Wilde once wrote, “I can resist everything other than temptation,” and I am always tempted into the theatre by one of his works with The Importance of Being Earnest being one of my firm favourites. At its shallowest, you are watching a farcical comedy where two gentlemen will do anything to get out of social obligations yet on a deeper level, you are witnessing a rather scathing review of the late Victorian Upper Classes. However you choose to view to this play, it is hard not to be impressed by Wilde’s acerbic tongue and find yourself chuckling at some of the ridiculous statements uttered with such sincerity on stage.
To successfully translate Wilde’s words from page to stage, there needs to be a magical combination of different elements mixing on those boards to enable the audience to fully appreciate his intentions of humour, cynicism and, in some cases, condemnation. Skilful acting is not enough, there needs to be a strong synergy between actors to fluently deliver the verbal table tennis that is embedded within Wilde’s scripts; I was not disappointed.
Algernon Moncrieff, played by Thomas Howes, is a wonderful example of an extravagant, carefree dandy whose existence is merely for pleasure. Howes delivers this character with a natural ease and it is tremendously amusing watching him spar with the more uptight character of Jack Worthing, played by Peter Sandys-Clarke. The two actors convey a genuinely comfortable relationship on stage, with constant bickering like siblings, so it is heart-warming to see the two men united as true brothers at the end of the play. Despite the situation they both find themselves in, through their web of ridiculous lies and creation of extra relatives or ill friends, they are both very likeable characters and we want them to be happy.
It is obvious that women were admired by Oscar Wilde, and this is truly demonstrated through his creation of Lady Bracknell, Gwendolen Fairfax and Cecily Cardew. Three very strong female roles, three very strong female minds and three very witty characters. Gwen Taylor presented us with the sharp tongued, domineering Lady Bracknell who was not going to allow her only daughter to be married to a man once found in a handbag in the cloakroom of Victoria station, the Brighton line. I confess, her delivery of the famous ‘a hand bag’ line was not as I expected but an interesting interpretation nonetheless! Taylor gave us the perfect combination of authority, condescension and absurdity through her steely glares, upright posture and cutting tone.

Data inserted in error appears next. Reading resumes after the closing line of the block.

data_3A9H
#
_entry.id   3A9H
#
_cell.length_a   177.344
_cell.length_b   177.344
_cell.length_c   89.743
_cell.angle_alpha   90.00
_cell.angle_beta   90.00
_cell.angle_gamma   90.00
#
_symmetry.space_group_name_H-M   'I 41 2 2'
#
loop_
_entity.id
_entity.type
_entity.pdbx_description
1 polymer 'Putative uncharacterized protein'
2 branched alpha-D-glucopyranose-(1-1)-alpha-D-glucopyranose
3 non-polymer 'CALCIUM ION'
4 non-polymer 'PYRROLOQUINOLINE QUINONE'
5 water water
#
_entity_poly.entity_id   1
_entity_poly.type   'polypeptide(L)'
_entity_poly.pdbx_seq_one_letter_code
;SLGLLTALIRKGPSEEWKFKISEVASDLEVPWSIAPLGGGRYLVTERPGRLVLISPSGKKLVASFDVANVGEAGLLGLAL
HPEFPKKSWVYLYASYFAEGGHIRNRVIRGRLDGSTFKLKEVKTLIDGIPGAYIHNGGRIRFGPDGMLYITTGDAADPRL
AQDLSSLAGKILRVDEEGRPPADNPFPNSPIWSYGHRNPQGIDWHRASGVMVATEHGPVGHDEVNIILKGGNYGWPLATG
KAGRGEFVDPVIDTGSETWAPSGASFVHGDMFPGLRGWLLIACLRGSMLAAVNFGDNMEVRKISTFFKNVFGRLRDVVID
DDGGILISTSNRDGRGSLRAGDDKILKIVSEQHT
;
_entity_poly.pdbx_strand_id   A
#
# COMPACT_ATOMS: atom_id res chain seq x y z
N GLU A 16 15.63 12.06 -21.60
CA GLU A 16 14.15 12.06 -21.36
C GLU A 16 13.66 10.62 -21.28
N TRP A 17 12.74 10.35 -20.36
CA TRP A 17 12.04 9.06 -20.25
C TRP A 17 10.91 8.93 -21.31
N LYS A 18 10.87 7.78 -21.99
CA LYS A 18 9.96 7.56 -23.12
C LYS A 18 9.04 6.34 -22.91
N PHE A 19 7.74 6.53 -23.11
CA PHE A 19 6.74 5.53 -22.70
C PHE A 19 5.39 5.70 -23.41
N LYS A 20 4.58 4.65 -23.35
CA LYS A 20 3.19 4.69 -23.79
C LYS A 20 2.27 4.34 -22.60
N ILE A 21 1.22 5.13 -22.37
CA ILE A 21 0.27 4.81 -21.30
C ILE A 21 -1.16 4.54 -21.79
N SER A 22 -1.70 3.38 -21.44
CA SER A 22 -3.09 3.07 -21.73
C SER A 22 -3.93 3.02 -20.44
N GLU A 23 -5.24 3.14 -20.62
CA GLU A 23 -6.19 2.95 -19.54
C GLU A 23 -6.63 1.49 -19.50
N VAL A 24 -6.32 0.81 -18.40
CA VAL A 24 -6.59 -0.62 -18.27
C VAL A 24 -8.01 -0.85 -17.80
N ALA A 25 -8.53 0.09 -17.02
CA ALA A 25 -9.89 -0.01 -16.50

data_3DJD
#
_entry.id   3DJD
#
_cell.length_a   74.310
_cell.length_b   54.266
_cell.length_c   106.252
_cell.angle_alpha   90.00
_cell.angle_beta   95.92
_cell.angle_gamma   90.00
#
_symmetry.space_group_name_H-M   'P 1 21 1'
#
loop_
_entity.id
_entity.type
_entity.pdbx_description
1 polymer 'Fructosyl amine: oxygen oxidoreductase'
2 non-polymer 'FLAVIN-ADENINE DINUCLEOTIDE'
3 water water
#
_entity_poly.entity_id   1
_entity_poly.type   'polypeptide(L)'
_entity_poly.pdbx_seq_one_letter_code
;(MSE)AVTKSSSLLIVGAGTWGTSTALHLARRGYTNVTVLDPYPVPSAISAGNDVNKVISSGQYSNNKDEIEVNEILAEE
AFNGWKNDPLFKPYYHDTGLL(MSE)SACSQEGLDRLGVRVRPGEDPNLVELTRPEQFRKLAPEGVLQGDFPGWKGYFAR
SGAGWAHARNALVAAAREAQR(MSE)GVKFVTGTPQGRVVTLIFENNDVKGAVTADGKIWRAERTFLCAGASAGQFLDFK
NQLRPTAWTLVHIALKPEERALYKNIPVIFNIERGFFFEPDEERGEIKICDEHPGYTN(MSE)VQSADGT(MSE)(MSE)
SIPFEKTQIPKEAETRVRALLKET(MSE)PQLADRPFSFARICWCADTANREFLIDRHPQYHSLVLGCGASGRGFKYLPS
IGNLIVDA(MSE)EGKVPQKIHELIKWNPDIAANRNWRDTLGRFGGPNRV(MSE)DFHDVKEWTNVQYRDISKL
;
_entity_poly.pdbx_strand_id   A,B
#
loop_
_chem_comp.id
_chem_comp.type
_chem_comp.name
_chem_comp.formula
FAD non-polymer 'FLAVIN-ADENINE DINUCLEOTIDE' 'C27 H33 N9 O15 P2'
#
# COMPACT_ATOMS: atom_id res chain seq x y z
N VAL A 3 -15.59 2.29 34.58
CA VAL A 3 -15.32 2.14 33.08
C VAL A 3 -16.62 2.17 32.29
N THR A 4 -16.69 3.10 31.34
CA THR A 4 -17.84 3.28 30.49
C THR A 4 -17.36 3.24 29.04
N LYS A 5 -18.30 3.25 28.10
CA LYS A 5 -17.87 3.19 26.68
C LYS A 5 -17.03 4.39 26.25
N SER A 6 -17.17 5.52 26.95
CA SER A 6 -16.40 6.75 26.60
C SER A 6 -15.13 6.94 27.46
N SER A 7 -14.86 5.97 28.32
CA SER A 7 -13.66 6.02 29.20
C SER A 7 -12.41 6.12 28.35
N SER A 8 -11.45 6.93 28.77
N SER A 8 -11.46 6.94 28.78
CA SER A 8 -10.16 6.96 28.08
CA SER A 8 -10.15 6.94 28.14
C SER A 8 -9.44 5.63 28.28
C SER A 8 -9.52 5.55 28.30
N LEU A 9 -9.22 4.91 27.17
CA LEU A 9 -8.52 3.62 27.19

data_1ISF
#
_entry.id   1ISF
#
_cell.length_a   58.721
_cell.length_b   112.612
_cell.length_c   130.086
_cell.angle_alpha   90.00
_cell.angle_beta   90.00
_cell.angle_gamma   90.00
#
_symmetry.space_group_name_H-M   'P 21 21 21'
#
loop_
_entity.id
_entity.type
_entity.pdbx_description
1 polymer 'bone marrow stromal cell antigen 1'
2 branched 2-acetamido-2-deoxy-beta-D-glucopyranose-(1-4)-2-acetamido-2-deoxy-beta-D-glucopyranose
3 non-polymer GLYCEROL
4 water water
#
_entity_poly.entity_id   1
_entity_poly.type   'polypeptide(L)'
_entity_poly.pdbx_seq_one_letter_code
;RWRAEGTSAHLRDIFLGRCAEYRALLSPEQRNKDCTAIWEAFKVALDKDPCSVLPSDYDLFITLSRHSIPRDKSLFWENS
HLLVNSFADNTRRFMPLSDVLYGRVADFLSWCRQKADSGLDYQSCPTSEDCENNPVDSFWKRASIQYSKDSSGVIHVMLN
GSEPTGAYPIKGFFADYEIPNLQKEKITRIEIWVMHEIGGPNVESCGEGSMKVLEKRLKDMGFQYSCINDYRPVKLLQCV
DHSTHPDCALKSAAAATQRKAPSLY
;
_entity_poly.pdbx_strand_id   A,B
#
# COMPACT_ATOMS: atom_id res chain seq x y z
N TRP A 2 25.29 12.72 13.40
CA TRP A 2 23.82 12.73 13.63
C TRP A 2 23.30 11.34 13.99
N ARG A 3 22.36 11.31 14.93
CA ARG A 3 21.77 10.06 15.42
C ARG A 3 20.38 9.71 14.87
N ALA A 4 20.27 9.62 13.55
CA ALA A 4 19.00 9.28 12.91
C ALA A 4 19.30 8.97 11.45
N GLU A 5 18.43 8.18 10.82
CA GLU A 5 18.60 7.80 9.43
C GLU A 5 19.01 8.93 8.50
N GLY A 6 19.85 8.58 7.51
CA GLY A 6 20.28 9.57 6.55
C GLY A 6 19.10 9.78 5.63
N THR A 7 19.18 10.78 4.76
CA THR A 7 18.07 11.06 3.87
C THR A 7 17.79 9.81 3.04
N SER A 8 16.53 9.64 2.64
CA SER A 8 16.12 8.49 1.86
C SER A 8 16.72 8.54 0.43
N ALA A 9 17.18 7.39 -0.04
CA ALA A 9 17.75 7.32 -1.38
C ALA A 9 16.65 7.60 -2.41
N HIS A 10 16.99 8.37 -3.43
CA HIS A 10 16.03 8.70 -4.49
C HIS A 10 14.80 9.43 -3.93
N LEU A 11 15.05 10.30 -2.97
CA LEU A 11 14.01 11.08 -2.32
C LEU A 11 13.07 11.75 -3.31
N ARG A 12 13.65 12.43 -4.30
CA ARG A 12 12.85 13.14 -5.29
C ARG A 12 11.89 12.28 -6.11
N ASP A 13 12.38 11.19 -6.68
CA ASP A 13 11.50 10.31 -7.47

Kerry Ellis and Louise Coulthard expertly deliver us the characters of Gwendolen Fairfax and Cecily Cardew; two strong willed ladies who know exactly what, or who, they want. Kerry Ellis played Gwendolen’s manipulation of Jack brilliantly, controlling each situation to her advantage whilst maintaining the virtuous air of a young Victorian ‘lady’. Both Ellis and Sandy-Clarke worked well together, conveying a genuine affection for each other despite the farcical situation. In contrast, Coulthard presented us with a delightfully volatile interpretation of Miss Cecily Cardew which was simply fabulous. She drew out the character’s naivety whilst recognising the strength of mind and this combination delivered an extremely comical performance of a young girl who had planned, and in some cases lived out, her future with Earnest. The chemistry between Howes and Coulthard only added to the enjoyment of watching two characters declare their love despite having only known each other for five minutes.
Susan Penhaligon and Geoff Aymer played the supporting roles of Miss Prism and Rev. Canon Chasuble creating ample opportunities for more laughter from the audience as both characters had such an unlikely yet so undeniable attraction for each other. Their awkward conversation is a stark contrast to the forward nature of Cecily and Gwendolen, more reminiscent of traditional courtship!
The set and costumes not only helped to create a naturalistic impression of the time in which these characters were living but also gave us a sense of the how the upper classes lived. From Algernon lounging on his chaise longue eating cucumber sandwiches served on silver platters to Lady Bracknell’s imposing hat and skirts, the whole set was decadent reminding us that, for characters such as these, life was about aesthetics and enjoyment, pretention and status.
So despite the humour and witticisms, it’s difficult to not come away from the theatre without a slight distaste for the Victorian upper classes and their rather egocentric lifestyles and opinions. However, one might argue that that is exactly what Wilde would have wanted, and therefore, this company would have done him proud! A very enjoyable evening full of laughter, witty banter and frivolity.